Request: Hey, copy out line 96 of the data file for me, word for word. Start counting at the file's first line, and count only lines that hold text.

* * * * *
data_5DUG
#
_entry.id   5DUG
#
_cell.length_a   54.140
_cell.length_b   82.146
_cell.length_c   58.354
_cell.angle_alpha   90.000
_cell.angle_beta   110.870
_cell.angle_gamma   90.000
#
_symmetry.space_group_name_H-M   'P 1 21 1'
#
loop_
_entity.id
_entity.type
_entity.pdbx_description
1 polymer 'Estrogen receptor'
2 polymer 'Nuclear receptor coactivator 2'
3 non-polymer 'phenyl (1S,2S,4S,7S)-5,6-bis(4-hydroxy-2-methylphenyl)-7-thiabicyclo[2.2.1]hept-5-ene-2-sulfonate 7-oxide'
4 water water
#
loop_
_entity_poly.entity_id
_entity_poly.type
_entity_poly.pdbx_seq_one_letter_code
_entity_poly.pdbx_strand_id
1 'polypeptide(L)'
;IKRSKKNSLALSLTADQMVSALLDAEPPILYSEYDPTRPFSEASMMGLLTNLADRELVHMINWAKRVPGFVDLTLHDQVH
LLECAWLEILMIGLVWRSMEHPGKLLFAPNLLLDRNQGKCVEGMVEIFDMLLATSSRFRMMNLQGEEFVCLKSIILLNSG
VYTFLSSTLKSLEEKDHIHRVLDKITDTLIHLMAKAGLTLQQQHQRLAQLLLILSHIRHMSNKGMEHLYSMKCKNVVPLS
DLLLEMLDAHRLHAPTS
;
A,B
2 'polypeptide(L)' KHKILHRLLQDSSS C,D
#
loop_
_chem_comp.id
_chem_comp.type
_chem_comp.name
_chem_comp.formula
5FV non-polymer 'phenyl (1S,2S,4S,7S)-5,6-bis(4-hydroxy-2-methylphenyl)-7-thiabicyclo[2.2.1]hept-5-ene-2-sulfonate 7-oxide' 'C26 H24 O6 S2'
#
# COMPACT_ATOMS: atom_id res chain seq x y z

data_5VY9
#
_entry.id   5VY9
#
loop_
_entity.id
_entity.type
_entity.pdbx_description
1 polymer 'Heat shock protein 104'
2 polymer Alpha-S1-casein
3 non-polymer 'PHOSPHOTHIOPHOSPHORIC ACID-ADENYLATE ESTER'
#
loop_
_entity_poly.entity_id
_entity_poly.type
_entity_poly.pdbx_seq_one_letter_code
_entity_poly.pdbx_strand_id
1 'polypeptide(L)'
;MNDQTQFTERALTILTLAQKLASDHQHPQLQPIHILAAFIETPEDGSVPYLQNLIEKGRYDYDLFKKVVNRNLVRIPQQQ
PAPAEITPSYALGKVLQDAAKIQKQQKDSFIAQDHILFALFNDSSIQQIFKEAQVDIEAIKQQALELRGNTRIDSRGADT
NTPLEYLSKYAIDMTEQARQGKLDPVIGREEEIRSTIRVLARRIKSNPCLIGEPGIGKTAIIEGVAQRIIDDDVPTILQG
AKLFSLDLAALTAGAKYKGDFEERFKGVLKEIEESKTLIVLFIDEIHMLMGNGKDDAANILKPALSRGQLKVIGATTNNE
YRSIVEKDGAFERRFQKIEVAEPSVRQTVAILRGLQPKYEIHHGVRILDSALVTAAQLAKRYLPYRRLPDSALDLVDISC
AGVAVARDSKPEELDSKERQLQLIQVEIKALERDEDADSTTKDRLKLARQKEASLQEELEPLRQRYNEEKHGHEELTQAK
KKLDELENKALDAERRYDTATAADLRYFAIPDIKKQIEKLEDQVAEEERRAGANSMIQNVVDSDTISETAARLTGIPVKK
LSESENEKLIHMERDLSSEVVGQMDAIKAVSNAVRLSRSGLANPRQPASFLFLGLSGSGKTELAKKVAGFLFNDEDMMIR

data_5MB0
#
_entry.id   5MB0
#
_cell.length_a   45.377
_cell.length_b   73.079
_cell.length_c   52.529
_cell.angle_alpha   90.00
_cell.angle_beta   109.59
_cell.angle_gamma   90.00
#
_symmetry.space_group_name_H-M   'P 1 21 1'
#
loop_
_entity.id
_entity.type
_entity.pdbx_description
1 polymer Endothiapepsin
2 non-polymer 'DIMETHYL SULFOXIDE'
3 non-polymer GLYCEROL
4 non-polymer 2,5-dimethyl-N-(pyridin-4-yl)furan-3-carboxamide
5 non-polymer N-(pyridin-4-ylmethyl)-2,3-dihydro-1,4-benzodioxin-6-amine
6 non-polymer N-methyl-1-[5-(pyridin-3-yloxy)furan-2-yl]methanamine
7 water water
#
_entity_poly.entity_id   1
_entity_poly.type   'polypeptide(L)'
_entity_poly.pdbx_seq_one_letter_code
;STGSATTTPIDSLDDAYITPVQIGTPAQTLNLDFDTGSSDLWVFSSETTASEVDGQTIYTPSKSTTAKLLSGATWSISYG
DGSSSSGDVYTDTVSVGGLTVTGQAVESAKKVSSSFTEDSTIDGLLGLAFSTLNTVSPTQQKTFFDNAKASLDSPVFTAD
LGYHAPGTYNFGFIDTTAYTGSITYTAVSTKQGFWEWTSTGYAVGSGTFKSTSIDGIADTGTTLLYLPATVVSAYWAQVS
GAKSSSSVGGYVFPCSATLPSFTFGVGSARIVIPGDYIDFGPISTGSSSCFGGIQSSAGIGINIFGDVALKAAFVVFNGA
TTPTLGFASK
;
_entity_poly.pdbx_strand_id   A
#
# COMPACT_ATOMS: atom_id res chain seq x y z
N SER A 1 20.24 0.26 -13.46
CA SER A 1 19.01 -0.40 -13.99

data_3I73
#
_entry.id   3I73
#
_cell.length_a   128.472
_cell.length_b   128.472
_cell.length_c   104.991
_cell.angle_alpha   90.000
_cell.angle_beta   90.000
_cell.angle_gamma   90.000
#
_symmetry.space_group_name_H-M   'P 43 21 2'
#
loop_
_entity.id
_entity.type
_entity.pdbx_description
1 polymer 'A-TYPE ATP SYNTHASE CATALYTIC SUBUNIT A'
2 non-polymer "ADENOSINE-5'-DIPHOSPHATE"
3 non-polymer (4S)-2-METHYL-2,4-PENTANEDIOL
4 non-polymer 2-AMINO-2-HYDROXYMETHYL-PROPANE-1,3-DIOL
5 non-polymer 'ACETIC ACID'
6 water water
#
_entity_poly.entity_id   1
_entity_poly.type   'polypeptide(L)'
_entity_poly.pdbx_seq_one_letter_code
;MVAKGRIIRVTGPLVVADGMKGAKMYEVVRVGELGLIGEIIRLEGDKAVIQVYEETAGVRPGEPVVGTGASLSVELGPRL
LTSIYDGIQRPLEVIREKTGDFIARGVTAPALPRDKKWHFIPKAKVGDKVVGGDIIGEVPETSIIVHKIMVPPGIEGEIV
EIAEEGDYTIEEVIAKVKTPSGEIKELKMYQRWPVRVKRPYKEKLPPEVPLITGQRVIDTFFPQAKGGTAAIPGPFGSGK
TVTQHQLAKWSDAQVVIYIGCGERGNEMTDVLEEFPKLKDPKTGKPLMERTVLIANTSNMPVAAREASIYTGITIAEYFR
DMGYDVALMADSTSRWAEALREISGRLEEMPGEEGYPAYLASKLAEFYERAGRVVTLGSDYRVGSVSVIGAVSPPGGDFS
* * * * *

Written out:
_entity_poly.entity_id   1